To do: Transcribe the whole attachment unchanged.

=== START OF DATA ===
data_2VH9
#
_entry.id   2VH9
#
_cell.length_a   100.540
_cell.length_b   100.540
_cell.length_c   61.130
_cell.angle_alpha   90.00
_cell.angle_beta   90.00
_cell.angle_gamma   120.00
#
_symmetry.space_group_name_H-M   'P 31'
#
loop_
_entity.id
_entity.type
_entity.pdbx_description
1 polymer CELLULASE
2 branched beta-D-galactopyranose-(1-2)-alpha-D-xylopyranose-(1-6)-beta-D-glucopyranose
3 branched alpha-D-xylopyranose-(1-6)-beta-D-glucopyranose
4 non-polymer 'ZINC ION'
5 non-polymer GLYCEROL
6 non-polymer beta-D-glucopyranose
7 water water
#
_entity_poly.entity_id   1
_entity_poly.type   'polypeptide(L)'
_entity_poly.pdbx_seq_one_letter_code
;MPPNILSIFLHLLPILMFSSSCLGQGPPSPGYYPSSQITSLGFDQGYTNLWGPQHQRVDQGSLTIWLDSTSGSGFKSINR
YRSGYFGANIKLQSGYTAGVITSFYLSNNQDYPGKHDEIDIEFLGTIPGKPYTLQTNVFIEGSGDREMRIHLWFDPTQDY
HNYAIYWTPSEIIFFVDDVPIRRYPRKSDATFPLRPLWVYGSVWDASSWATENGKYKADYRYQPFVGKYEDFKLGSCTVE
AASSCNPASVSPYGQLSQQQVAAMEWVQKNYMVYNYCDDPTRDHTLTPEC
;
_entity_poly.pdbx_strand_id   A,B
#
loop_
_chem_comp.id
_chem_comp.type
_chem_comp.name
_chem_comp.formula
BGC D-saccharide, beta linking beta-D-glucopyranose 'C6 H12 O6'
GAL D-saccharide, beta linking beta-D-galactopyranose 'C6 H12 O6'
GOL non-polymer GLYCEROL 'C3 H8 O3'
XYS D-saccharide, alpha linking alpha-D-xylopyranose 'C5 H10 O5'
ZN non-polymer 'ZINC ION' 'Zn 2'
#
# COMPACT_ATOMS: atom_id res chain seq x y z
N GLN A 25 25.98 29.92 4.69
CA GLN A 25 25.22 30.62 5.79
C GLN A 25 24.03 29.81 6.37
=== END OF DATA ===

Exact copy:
data_2VH9
#
_entry.id   2VH9
#
_cell.length_a   100.540
_cell.length_b   100.540
_cell.length_c   61.130
_cell.angle_alpha   90.00
_cell.angle_beta   90.00
_cell.angle_gamma   120.00
#
_symmetry.space_group_name_H-M   'P 31'
#
loop_
_entity.id
_entity.type
_entity.pdbx_description
1 polymer CELLULASE
2 branched beta-D-galactopyranose-(1-2)-alpha-D-xylopyranose-(1-6)-beta-D-glucopyranose
3 branched alpha-D-xylopyranose-(1-6)-beta-D-glucopyranose
4 non-polymer 'ZINC ION'
5 non-polymer GLYCEROL
6 non-polymer beta-D-glucopyranose
7 water water
#
_entity_poly.entity_id   1
_entity_poly.type   'polypeptide(L)'
_entity_poly.pdbx_seq_one_letter_code
;MPPNILSIFLHLLPILMFSSSCLGQGPPSPGYYPSSQITSLGFDQGYTNLWGPQHQRVDQGSLTIWLDSTSGSGFKSINR
YRSGYFGANIKLQSGYTAGVITSFYLSNNQDYPGKHDEIDIEFLGTIPGKPYTLQTNVFIEGSGDREMRIHLWFDPTQDY
HNYAIYWTPSEIIFFVDDVPIRRYPRKSDATFPLRPLWVYGSVWDASSWATENGKYKADYRYQPFVGKYEDFKLGSCTVE
AASSCNPASVSPYGQLSQQQVAAMEWVQKNYMVYNYCDDPTRDHTLTPEC
;
_entity_poly.pdbx_strand_id   A,B
#
loop_
_chem_comp.id
_chem_comp.type
_chem_comp.name
_chem_comp.formula
BGC D-saccharide, beta linking beta-D-glucopyranose 'C6 H12 O6'
GAL D-saccharide, beta linking beta-D-galactopyranose 'C6 H12 O6'
GOL non-polymer GLYCEROL 'C3 H8 O3'
XYS D-saccharide, alpha linking alpha-D-xylopyranose 'C5 H10 O5'
ZN non-polymer 'ZINC ION' 'Zn 2'
#
# COMPACT_ATOMS: atom_id res chain seq x y z
N GLN A 25 25.98 29.92 4.69
CA GLN A 25 25.22 30.62 5.79
C GLN A 25 24.03 29.81 6.37